High Environmental Temperature Increases Glucose Requirement in the Developing Chicken Embryo

R. Molenaar, J.J.G.C. van den Borne, E. Hazejager, N.B. Kristensen, M.J.W. Heetkamp, R. Meijerhof, B. Kemp, H. van den Brand

Research output: Contribution to journalArticleAcademicpeer-review

21 Citations (Scopus)

Abstract

Environmental conditions during the perinatal period influence metabolic and developmental processes in mammals and avian species, which could impact pre- and postnatal survival and development. The current study investigated the effect of eggshell temperature (EST) on glucose metabolism in broiler chicken embryos. Broiler eggs were incubated at a high (38.9°C) or normal (37.8°C) EST from day 10.5 of incubation onward and were injected with a bolus of [U-13C]glucose in the chorio-allantoic fluid at day 17.5 of incubation. After [U-13C]glucose administration, 13C enrichment was determined in intermediate pools and end-products of glucose metabolism. Oxidation of labeled glucose occurred for approximately 3 days after injection. Glucose oxidation was higher in the high than in the normal EST treatment from day 17.6 until 17.8 of incubation. The overall recovery of 13CO2 tended to be 4.7% higher in the high than in the normal EST treatment. An increase in EST (38.9°C vs 37.8°C) increased 13C enrichment in plasma lactate at day 17.8 of incubation and 13C in hepatic glycogen at day 18.8 of incubation. Furthermore, high compared to normal EST resulted in a lower yolk-free body mass at day 20.9 (-2.74 g) and 21.7 (-3.81 g) of incubation, a lower hepatic glycogen concentration at day 18.2 (-4.37 mg/g) and 18.8 (-4.59 mg/g) of incubation, and a higher plasma uric acid concentration (+2.8 mg/mL/+43%) at day 21.6 of incubation. These results indicate that the glucose oxidation pattern is relatively slow, but the intensity increased consistently with an increase in developmental stage of the embryo. High environmental temperatures in the perinatal period of chicken embryos increased glucose oxidation and decreased hepatic glycogen prior to the hatching process. This may limit glucose availability for successful hatching and could impact body development, probably by increased gluconeogenesis from glucogenic amino acids to allow anaerobic glycolysis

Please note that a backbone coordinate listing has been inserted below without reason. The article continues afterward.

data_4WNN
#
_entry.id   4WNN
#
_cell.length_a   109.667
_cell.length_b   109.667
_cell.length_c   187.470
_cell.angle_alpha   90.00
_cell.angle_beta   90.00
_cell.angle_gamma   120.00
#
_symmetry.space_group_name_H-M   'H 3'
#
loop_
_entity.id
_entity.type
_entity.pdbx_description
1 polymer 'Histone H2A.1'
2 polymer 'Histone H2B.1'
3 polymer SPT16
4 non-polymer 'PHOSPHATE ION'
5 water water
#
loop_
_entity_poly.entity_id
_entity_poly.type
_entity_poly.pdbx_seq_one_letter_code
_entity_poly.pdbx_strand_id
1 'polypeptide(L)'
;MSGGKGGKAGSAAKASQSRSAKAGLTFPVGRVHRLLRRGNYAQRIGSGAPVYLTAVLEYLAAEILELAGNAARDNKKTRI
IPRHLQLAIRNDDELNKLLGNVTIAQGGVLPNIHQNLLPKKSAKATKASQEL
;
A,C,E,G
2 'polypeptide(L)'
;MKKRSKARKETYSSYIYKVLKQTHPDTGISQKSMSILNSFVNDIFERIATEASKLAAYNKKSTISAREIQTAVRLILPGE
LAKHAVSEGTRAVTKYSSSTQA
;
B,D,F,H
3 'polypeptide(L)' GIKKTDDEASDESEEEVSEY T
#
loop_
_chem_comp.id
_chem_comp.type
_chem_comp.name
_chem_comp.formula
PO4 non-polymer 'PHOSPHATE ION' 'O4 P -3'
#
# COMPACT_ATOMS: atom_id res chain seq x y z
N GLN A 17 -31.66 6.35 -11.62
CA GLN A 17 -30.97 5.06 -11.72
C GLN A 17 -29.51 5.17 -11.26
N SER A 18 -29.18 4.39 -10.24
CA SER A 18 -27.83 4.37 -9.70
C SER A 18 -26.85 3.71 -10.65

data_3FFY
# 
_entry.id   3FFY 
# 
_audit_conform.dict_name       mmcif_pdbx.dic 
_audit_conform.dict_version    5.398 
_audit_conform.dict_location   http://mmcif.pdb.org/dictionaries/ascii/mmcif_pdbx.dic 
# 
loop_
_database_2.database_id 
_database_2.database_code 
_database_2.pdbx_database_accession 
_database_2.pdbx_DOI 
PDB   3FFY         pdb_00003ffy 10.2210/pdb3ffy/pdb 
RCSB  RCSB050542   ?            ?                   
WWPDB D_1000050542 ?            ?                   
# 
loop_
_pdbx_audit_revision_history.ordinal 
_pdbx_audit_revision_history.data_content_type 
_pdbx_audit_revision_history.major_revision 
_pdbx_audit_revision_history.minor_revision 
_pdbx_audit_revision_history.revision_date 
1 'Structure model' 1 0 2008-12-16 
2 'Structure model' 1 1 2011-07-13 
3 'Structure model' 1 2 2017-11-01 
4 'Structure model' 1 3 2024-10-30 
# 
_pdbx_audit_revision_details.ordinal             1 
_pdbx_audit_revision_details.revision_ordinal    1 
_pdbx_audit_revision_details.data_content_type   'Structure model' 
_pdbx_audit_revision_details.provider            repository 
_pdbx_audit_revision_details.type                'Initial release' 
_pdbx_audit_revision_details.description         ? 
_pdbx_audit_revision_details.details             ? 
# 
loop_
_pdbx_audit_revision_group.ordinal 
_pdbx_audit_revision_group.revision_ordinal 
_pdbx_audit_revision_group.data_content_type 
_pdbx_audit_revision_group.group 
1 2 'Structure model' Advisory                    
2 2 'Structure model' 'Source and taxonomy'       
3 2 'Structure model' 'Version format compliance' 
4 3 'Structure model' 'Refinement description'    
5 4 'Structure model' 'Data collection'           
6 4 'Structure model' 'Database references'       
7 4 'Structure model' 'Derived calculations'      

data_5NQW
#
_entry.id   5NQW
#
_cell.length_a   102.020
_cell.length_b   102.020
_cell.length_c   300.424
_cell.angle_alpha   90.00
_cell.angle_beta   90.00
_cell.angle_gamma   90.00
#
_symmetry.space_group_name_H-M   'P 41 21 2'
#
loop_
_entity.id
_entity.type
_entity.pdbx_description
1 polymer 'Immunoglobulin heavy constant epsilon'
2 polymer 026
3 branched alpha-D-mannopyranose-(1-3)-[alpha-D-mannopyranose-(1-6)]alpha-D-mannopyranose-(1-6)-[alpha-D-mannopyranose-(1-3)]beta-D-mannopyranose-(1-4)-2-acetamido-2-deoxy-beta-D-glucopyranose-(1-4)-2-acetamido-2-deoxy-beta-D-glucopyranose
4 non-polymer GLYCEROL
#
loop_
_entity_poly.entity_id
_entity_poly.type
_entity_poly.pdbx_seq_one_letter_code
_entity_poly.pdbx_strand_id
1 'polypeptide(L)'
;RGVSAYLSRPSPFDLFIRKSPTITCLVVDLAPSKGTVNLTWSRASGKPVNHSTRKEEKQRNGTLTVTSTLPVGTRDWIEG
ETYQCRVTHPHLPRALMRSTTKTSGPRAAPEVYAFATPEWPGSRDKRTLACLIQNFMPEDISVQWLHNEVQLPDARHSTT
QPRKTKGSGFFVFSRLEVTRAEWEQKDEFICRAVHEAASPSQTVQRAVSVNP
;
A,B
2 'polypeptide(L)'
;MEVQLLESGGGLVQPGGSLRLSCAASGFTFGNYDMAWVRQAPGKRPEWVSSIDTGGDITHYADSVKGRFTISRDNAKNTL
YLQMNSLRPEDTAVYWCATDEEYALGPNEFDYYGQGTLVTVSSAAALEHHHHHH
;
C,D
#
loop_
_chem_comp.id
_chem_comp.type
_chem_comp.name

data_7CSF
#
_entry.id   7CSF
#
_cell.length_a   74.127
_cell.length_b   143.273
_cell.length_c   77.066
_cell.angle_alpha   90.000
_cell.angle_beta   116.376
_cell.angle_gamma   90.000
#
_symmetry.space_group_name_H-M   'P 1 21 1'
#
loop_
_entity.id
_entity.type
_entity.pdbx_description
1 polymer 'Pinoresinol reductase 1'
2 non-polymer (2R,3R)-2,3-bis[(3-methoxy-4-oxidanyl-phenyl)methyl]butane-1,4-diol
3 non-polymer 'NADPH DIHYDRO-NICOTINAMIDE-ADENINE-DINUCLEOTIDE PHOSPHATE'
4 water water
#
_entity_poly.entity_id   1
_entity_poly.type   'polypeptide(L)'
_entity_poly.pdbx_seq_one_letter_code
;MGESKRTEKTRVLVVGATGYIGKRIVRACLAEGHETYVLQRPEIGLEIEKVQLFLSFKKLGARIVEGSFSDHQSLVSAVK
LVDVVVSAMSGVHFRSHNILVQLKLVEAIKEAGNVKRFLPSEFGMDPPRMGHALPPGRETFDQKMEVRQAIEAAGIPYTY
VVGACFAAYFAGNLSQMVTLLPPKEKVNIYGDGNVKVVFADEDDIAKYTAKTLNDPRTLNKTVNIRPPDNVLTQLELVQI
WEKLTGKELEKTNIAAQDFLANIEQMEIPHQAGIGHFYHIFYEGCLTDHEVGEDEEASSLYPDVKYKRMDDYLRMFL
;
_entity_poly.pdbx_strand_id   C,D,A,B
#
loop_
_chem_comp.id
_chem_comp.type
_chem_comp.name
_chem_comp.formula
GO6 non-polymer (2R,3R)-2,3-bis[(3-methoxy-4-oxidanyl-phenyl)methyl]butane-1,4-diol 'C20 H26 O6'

Original languageEnglish
Article numbere59637
Number of pages12
JournalPLoS ONE
Volume8
Issue number4
DOIs
Publication statusPublished - 2013

Keywords

  • eggshell temperature
  • oxygen concentration
  • broiler embryos
  • domestic-fowl
  • carbohydrate metabolism
  • gallus domesticus
  • tissue glycogen
  • late incubation
  • turkey embryos
  • liver

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